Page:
“We protected the investments we need to win the future,” says Obama, and mentions defending womens health – Planned Parenthood, confirmation that the Republican attempt to defund the organisation.

    He’s careful to make mention of coming together and finding common ground: “I want to thank Speaker Boehner and Senator Reid for their leadership,” and mentions the deal as the largest annual spending cut in American history.

    Then he mentions a letter he received from a mother in Colorado whose son’s class was about to visit Washington, just at the point that the federal government would have been closed if this agreement hadn’t been reached:

    A few days ago, I received a letter from a mother in Longmont, Colorado. Over the year, her son’s eighth-grade class saved up money and worked on projects so that next week they could take a class trip to Washington DC. They even have an appointment to lay a wreath on the Tomb of the Unknown Soldier.

    The mother wrote that for the last few days the kids in her son’s class had been worried and upset that they might have to cancel their trip because of a shutdown. She asked those of us in Washington to get past our petty grievances and make things right. And she said, “Remember, the future of this country is not for us. It’s for our children.”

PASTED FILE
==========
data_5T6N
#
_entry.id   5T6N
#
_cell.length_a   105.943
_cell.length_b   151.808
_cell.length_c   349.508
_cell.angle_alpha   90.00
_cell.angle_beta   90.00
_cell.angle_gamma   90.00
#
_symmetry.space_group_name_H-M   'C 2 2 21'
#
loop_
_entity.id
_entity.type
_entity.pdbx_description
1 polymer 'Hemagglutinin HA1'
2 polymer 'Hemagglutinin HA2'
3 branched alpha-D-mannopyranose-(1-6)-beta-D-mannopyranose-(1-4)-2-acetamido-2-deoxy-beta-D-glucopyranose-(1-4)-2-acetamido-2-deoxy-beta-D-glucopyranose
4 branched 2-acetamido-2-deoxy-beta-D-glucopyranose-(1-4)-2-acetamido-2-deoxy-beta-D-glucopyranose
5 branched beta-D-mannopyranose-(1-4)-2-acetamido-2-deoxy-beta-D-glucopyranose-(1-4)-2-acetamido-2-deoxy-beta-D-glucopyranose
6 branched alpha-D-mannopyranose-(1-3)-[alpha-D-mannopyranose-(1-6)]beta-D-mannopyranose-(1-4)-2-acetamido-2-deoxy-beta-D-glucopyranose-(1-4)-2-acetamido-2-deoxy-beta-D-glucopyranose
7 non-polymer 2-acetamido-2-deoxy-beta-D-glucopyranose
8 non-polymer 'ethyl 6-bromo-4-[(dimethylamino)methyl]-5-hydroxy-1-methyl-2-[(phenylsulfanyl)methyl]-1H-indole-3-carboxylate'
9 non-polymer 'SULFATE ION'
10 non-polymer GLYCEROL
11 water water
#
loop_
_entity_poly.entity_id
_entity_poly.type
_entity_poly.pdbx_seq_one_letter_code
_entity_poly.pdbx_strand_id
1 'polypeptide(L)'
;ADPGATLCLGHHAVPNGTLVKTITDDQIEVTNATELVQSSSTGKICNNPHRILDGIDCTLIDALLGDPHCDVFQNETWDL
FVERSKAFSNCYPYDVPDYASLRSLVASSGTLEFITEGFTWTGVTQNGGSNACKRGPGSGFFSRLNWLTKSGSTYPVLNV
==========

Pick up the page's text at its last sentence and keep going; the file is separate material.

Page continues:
Today we acted on behalf of our children’s future. And next week, when 50 eighth graders from Colorado arrive in our nation’s capital, I hope they get a chance to look up at the Washington Monument and feel the sense of pride and possibility that defines America — a land of many that has always found a way to move forward as one.

    That’s it: only five minutes long, stressing compromise.

    10.40pm: So what’s next? Aside from the fact that we haven’t seen the deal yet. Looking further ahead to April or May, there’s the issue of the debt ceiling, which dictates how much the US government can legally borrow.On CNN, Republican senator Kay Bailey Hutchison of Texas tells Anderson Cooper: “The debt ceiling is going to be Armageddon.” So there’s that to look forward to.

    (Here’s an explanation of the debt ceiling and why it matters.)

    ABC’s Jake Tapper says on Twitter that “Both sides reviewing language right now … nerd/staff level, at this point”.

    Boehner is selling us out tonight. We will primary Boehner next year. #tcot #teaparty #GOP #TPN #TPP #SGPless than a minute ago via TweetDeck Favorite Retweet ReplyJudson Phillips

    .12pm: Gawker’s Jim Newell has a different angle on what’s behind the whole government shutdown: